Barnes v. United States, 412 U.S. 837 (1973)
U.S. Supreme CourtBarnes v. United States, 412 U.S. 837 (1973)
Barnes v. United States
Argued March 20, 1973
Decided June 18, 1973
412 U.S. 837
Petitioner was convicted of possessing United States Treasury checks stolen from the mails, knowing them to be stolen; forging; and uttering the checks, knowing the endorsements to be forged. The District Court instructed the jury that
"[p]ossession of recently stolen property, if not satisfactorily explained, is ordinarily a circumstance from which you may reasonably draw the inference and find, in the light of the surrounding circumstances shown by the evidence in the case, that the person in possession knew the property had been stolen."
The Court of Appeals affirmed, finding no lack of "rational connection" between unexplained possession of recently stolen property and knowledge that the property was stolen.
Held: The instruction comports with due process. Pp. 412 U. S. 841-847.
(a) If a statutory inference submitted to the jury as sufficient to support conviction satisfies the reasonable doubt standard (i.e., the evidence necessary to invoke the inference is sufficient for a rational juror to find the inferred fact beyond a reasonable doubt) as well as the more-likely than-not standard, then it clearly accords with due process. Pp. 841-843.
(b) Here, where the evidence established that petitioner possessed recently stolen Treasury checks payable to persons he did not know and it provided no plausible explanation for such possession consistent with innocence, the traditional common law inference satisfies the reasonable doubt standard, the most stringent standard applied by the Court in judging permissive criminal law inferences, and, therefore, comports with due process. Pp. 412 U. S. 843-846.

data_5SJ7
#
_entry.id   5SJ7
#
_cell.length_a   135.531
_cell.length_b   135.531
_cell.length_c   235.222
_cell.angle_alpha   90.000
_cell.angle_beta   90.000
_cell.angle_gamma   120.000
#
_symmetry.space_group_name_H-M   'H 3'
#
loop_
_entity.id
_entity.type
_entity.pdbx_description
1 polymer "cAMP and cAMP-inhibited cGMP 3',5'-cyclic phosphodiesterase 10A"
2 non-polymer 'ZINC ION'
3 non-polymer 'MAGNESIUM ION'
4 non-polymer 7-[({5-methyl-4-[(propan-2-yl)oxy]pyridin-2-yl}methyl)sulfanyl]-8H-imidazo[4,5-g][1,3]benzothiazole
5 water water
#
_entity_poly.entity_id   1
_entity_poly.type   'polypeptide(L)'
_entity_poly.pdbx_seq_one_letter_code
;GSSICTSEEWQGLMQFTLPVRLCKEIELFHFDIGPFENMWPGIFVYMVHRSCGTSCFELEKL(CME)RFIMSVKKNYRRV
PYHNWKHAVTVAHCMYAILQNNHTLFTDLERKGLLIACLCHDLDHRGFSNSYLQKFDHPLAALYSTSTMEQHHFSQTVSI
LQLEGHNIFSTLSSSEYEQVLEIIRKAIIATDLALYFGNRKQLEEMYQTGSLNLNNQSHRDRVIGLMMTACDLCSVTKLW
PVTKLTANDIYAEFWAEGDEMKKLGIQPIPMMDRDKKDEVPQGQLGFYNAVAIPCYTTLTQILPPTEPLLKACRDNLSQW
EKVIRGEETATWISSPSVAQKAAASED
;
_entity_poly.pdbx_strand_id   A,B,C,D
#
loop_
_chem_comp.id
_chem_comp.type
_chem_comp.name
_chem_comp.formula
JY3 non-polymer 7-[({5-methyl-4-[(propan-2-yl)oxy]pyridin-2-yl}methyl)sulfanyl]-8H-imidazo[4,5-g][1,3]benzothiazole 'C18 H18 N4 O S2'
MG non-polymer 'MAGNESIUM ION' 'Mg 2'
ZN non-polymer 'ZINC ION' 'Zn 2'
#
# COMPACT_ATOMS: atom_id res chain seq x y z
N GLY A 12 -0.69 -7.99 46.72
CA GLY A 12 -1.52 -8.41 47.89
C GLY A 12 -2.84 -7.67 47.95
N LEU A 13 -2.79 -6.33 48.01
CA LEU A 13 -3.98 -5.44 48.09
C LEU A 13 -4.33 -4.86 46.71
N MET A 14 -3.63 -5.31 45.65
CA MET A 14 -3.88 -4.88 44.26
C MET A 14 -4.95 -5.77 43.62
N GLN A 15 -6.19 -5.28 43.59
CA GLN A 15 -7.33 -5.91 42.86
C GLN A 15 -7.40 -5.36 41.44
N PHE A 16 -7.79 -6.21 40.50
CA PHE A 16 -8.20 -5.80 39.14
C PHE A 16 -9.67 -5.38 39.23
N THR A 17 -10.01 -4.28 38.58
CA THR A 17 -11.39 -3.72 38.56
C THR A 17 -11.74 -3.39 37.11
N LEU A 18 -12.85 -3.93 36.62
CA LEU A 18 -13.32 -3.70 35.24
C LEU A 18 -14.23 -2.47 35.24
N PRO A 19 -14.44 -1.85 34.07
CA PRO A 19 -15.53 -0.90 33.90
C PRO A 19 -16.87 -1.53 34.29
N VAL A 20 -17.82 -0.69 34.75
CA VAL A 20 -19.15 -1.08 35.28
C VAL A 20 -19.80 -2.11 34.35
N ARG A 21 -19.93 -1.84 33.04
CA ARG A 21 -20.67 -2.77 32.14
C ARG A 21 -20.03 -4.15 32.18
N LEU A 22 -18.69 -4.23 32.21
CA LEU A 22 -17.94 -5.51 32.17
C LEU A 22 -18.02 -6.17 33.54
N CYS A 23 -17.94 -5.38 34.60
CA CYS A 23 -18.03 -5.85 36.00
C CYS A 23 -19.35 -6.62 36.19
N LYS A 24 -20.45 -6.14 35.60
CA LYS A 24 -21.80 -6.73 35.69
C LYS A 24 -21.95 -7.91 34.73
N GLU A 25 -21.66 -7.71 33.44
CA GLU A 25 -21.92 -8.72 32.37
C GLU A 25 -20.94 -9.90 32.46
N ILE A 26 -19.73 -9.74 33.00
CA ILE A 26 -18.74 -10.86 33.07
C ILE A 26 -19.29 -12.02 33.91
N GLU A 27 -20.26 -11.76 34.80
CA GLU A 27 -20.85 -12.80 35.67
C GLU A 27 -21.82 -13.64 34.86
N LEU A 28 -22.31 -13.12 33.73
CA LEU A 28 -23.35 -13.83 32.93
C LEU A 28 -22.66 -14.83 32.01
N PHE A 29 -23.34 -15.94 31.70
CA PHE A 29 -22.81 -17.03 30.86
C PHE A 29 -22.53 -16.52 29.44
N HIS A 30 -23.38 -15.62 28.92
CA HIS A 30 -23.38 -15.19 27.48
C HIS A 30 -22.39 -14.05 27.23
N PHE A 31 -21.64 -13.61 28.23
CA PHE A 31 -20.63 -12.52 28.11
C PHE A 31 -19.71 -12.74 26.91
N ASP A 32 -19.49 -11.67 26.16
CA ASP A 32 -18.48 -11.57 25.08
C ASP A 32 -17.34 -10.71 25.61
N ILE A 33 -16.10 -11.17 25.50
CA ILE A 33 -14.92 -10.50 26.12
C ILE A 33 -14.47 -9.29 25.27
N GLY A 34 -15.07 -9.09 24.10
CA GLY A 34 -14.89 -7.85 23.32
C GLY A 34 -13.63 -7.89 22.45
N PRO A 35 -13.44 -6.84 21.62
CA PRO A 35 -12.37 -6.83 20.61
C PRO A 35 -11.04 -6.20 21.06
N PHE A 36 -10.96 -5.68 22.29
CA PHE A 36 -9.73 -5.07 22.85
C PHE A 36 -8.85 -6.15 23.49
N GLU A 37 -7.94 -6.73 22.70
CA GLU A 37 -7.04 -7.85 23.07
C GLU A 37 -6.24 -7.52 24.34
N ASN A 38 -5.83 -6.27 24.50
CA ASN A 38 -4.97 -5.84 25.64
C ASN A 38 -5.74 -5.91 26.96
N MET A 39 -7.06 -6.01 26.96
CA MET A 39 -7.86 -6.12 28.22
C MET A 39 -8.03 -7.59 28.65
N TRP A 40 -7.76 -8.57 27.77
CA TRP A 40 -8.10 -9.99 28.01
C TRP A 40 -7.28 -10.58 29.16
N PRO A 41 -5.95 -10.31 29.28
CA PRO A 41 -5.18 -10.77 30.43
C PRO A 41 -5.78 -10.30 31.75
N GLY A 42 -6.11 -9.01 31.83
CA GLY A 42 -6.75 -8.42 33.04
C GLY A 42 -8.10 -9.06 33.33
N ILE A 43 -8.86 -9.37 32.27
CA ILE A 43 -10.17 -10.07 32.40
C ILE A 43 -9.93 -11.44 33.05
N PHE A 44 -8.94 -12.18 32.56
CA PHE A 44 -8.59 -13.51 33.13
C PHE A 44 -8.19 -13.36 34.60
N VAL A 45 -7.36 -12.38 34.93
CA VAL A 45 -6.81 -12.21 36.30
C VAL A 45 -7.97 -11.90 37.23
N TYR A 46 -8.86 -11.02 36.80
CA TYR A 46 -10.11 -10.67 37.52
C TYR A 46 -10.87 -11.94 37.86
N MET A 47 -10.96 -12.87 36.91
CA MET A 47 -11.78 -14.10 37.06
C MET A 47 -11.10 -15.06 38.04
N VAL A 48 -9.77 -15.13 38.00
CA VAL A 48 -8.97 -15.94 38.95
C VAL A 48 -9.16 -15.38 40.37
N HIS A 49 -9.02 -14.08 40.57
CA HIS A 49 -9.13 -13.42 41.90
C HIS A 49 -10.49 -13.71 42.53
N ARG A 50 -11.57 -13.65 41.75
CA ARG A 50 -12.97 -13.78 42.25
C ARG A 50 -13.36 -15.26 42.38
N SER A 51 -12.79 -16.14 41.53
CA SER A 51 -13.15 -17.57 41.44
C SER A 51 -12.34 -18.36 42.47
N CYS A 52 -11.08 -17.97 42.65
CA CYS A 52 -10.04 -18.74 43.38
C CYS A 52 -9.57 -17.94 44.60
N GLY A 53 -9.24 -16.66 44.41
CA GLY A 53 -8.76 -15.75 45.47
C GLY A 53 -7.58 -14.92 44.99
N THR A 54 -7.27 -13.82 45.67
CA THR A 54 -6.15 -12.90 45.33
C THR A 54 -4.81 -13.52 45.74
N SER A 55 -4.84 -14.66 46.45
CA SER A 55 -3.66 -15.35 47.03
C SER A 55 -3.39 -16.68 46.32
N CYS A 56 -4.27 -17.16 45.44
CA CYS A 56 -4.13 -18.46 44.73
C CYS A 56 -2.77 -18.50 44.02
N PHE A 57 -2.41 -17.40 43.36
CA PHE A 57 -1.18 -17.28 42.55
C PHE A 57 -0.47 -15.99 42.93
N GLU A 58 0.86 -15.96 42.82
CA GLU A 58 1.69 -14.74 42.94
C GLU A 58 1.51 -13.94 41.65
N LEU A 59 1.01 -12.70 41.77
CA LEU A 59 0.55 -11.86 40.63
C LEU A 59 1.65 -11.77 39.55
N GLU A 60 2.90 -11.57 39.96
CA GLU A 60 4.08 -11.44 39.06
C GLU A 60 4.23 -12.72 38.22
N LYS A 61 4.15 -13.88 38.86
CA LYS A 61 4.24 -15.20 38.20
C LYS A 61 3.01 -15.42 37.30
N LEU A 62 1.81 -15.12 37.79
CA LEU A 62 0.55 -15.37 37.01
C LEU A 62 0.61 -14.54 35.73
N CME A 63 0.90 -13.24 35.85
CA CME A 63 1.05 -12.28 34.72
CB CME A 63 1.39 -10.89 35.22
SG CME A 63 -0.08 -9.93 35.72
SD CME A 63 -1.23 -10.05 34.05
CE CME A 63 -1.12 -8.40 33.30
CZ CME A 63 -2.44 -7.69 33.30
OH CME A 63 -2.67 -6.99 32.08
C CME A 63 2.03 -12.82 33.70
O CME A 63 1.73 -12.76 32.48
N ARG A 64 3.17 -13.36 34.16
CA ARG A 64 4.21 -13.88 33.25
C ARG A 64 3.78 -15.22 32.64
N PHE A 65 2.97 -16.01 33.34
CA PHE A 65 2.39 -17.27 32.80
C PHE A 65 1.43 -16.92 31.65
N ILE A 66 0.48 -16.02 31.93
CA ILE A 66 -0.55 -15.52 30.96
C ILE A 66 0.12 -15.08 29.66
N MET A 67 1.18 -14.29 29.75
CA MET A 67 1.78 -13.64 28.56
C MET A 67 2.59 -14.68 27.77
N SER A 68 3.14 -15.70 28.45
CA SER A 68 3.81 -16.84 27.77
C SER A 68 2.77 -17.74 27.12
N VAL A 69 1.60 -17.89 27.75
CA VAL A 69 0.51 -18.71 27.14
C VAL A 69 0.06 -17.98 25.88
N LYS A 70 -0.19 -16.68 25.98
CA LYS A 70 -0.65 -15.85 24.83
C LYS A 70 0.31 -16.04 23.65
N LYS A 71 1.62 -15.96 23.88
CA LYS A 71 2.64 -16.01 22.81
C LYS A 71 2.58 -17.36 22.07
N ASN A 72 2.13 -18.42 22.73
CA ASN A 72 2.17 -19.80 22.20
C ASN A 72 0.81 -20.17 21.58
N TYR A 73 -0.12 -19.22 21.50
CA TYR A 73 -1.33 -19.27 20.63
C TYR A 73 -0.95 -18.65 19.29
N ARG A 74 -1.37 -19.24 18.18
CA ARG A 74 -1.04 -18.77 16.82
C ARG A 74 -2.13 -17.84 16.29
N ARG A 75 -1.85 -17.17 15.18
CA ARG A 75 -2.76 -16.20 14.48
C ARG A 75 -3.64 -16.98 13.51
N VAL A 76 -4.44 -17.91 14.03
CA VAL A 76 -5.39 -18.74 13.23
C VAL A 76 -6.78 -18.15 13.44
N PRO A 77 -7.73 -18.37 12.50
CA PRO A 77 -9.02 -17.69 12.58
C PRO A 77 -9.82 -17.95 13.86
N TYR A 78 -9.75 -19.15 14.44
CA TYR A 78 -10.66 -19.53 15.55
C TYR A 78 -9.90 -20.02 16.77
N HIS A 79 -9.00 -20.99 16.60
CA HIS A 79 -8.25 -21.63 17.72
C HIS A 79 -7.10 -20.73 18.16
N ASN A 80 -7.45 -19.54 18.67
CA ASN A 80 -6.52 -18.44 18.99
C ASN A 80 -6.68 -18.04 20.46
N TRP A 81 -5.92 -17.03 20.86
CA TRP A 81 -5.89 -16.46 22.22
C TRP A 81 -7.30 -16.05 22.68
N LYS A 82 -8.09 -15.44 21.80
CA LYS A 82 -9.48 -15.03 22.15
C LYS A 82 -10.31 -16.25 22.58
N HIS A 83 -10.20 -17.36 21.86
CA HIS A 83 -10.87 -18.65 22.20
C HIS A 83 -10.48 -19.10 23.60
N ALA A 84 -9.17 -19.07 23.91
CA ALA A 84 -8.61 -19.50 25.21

(c) Although the introduction of any evidence, direct or circumstantial, tending to implicate the defendant in the alleged crime increases the pressure on him to testify, the mere massing of evidence against him cannot be regarded as a violation of his privilege against self-incrimination. Yee Ham v. United States, 268 U. S. 178, 268 U. S. 185. Pp. 412 U. S. 846-847.
(d) In light of its legislative history and consistent judicial construction, 18 U.S.C. § 1708 requires only knowledge that the
checks were stolen, and not knowledge that they were stolen from the mails. P. 412 U. S. 847.
466 F.2d 1361, affirmed.
POWELL, J., delivered the opinion of the Court, in which BURGER, C.J., and STEWART, WHITE, BLACKMUN, and REHNQUIST, JJ., joined. DOUGLAS, J., filed a dissenting opinion, post, p. 412 U. S. 848. BRENNAN, J., filed a dissenting opinion, in which MARSHALL, J., joined, post, p. 412 U. S. 852.